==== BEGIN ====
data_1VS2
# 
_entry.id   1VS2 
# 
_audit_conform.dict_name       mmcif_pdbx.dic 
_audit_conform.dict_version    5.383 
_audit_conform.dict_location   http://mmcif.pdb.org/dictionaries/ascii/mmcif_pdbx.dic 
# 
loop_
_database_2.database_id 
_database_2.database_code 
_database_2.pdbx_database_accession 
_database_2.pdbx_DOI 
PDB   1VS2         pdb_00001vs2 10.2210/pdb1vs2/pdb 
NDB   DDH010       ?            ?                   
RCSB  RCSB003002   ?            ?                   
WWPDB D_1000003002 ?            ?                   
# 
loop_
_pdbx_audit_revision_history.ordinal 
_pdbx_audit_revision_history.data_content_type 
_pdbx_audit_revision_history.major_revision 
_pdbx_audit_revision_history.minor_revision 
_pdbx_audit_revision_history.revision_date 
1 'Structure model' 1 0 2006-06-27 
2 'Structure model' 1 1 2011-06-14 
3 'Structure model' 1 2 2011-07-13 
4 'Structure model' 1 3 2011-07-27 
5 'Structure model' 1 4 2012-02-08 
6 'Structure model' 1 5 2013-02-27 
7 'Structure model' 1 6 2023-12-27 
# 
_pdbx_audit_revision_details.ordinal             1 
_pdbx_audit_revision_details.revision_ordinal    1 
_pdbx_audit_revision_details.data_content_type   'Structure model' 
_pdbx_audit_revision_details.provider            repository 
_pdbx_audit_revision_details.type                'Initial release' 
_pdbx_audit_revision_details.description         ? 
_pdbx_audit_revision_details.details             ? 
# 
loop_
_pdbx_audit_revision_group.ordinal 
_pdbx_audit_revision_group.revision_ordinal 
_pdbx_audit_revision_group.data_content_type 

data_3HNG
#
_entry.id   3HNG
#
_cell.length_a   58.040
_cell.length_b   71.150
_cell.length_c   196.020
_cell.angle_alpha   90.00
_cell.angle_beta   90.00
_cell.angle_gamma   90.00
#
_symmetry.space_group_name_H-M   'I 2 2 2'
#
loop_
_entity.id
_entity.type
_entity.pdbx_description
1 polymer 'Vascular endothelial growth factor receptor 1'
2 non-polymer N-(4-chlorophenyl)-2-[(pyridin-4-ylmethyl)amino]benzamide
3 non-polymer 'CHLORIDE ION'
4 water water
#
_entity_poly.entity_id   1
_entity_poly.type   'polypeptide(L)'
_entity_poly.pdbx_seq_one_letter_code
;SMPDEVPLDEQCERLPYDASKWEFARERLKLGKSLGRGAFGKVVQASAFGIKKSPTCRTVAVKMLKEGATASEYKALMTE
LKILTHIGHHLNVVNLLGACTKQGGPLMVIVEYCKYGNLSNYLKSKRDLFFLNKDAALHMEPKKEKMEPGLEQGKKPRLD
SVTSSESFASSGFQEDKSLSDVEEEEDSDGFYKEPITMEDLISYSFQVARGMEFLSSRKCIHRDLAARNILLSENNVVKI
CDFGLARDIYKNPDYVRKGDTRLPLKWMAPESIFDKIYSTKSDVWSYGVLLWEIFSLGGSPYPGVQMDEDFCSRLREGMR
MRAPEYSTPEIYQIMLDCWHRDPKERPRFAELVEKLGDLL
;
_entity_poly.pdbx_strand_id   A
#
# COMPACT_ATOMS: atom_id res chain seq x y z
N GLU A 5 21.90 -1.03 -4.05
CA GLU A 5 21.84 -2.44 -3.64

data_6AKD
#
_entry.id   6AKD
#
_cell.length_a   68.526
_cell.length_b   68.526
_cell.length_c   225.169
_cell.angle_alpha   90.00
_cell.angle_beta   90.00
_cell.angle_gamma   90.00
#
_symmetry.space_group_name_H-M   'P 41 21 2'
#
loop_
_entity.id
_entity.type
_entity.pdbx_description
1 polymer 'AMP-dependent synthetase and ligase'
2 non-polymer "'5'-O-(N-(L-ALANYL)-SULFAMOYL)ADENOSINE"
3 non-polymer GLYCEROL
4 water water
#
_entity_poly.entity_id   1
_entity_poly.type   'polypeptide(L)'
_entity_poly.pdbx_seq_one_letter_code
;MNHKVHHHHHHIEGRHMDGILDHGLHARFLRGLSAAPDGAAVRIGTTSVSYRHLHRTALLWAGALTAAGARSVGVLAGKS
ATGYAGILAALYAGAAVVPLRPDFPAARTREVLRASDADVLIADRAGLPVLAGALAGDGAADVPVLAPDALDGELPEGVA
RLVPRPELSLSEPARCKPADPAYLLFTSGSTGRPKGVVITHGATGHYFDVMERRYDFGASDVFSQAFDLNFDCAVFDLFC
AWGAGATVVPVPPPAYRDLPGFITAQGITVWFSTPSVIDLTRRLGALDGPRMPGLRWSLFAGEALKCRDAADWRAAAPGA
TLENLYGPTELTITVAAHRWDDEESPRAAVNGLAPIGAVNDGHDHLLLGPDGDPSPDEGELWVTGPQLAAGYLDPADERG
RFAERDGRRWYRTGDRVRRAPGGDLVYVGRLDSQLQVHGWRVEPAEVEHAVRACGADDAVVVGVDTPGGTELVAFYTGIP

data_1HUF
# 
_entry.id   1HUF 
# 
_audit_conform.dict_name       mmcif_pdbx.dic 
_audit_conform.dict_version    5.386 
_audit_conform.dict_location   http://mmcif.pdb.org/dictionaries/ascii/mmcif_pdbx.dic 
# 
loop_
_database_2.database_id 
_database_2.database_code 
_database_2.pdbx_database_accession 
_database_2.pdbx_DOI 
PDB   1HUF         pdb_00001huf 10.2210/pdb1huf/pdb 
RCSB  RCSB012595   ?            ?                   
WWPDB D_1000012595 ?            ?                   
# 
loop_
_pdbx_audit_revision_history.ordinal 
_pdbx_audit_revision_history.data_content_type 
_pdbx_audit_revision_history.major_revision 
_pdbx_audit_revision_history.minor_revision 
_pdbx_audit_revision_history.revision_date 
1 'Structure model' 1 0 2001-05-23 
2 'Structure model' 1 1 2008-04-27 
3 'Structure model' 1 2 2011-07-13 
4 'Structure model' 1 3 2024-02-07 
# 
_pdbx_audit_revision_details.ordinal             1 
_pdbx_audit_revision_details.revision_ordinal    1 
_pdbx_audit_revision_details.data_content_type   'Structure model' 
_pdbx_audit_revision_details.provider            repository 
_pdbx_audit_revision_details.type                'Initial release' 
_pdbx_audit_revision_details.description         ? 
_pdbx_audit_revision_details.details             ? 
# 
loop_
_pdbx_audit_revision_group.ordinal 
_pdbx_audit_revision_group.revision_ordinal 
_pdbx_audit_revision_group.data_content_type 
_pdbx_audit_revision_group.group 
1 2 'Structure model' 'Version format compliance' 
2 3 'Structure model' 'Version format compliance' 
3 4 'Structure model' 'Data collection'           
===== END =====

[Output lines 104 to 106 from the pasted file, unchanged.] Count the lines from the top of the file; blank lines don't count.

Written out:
_entity_poly.type   'polypeptide(L)'
_entity_poly.pdbx_seq_one_letter_code
;MNHKVHHHHHHIEGRHMDGILDHGLHARFLRGLSAAPDGAAVRIGTTSVSYRHLHRTALLWAGALTAAGARSVGVLAGKS